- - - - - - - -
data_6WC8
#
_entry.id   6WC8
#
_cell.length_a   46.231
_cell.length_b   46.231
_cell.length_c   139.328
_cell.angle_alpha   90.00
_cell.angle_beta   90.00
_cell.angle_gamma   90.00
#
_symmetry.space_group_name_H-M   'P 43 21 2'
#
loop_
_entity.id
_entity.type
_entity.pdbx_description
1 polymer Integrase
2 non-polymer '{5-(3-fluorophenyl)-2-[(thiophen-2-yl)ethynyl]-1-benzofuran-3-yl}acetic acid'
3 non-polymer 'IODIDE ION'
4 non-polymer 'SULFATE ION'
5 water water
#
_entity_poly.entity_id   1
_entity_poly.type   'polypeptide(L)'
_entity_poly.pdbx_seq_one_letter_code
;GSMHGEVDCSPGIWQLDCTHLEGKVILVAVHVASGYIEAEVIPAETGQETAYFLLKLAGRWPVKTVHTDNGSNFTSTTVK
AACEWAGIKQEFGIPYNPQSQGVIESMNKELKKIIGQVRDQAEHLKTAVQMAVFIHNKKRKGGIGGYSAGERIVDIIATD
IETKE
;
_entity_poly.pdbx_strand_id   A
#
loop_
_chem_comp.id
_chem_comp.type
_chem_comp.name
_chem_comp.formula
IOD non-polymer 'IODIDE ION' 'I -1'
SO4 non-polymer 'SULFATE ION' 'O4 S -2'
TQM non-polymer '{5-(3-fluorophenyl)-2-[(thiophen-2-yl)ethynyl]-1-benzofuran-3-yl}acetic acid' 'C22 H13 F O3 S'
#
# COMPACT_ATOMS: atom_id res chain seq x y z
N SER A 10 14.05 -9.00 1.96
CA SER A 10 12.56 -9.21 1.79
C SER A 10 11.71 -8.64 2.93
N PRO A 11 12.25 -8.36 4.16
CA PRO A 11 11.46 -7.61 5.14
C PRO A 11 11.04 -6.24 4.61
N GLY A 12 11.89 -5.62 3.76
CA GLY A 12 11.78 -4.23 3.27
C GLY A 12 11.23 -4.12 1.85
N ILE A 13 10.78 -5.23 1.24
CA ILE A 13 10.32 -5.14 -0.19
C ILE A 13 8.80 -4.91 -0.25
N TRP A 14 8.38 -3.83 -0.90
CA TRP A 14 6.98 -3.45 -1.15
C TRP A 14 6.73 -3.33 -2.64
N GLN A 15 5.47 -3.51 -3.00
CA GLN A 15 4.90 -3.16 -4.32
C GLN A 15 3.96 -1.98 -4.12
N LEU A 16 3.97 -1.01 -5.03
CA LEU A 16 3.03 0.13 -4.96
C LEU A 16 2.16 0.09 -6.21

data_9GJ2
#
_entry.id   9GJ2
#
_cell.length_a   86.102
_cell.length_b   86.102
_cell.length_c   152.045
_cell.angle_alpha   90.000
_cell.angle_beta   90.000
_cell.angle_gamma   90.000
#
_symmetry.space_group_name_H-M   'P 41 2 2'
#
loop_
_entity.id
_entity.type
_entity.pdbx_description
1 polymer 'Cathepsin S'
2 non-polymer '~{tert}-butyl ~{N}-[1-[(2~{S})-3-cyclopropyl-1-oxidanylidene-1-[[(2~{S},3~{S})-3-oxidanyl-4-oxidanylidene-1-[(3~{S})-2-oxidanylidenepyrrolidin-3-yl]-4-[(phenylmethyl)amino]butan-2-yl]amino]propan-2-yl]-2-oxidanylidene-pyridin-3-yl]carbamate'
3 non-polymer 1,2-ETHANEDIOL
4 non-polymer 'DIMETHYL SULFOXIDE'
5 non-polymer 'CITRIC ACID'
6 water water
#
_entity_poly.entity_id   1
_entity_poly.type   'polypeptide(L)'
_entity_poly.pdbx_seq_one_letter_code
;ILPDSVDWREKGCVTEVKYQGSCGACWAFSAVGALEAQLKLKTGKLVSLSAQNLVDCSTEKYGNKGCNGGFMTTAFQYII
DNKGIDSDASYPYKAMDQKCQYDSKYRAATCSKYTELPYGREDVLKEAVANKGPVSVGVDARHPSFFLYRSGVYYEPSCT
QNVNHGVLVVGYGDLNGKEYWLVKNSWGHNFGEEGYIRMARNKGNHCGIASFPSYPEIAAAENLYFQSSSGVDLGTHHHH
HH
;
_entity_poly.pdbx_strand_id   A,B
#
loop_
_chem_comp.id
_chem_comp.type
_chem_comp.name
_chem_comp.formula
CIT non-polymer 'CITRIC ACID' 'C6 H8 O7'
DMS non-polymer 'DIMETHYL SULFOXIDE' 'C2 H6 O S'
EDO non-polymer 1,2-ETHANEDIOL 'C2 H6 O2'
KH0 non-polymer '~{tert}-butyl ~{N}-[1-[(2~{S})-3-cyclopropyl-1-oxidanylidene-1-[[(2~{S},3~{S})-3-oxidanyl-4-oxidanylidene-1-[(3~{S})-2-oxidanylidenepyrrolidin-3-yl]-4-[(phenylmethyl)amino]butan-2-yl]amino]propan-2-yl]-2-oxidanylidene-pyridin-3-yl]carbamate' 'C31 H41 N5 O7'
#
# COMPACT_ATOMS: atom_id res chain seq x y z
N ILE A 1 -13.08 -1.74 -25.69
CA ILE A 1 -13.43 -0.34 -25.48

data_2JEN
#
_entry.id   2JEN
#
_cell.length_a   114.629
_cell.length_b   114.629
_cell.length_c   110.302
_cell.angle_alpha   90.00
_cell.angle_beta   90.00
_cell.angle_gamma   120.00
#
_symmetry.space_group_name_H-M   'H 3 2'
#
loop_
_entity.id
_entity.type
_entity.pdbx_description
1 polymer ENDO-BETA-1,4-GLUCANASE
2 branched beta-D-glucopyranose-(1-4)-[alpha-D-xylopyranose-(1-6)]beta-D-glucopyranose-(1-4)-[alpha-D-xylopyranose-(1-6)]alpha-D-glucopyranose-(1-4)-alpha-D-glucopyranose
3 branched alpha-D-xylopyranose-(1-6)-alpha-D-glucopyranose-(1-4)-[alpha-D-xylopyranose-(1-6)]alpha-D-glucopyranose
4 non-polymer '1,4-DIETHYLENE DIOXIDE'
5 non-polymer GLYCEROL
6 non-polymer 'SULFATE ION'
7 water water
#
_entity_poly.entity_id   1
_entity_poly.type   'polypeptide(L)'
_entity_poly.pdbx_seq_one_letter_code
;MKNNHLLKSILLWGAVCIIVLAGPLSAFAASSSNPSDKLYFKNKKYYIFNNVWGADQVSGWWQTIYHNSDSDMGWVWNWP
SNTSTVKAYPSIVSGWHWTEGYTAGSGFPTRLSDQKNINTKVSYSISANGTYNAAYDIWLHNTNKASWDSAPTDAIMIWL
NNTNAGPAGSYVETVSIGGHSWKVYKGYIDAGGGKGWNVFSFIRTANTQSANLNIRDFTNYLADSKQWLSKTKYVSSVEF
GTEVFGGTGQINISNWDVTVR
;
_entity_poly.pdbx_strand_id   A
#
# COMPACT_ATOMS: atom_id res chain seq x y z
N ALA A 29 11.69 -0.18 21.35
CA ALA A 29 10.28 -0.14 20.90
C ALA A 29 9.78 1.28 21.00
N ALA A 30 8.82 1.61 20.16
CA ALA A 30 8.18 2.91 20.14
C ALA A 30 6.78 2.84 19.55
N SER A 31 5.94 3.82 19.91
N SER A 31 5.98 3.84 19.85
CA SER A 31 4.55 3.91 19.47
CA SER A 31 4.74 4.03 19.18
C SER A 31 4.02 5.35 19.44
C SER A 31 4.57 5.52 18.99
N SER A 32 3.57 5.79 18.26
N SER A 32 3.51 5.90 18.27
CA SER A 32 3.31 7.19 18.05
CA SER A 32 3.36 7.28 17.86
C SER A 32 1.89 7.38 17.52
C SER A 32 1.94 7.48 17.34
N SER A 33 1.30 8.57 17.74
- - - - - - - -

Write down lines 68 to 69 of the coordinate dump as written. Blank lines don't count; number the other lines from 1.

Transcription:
_cell.length_a   86.102
_cell.length_b   86.102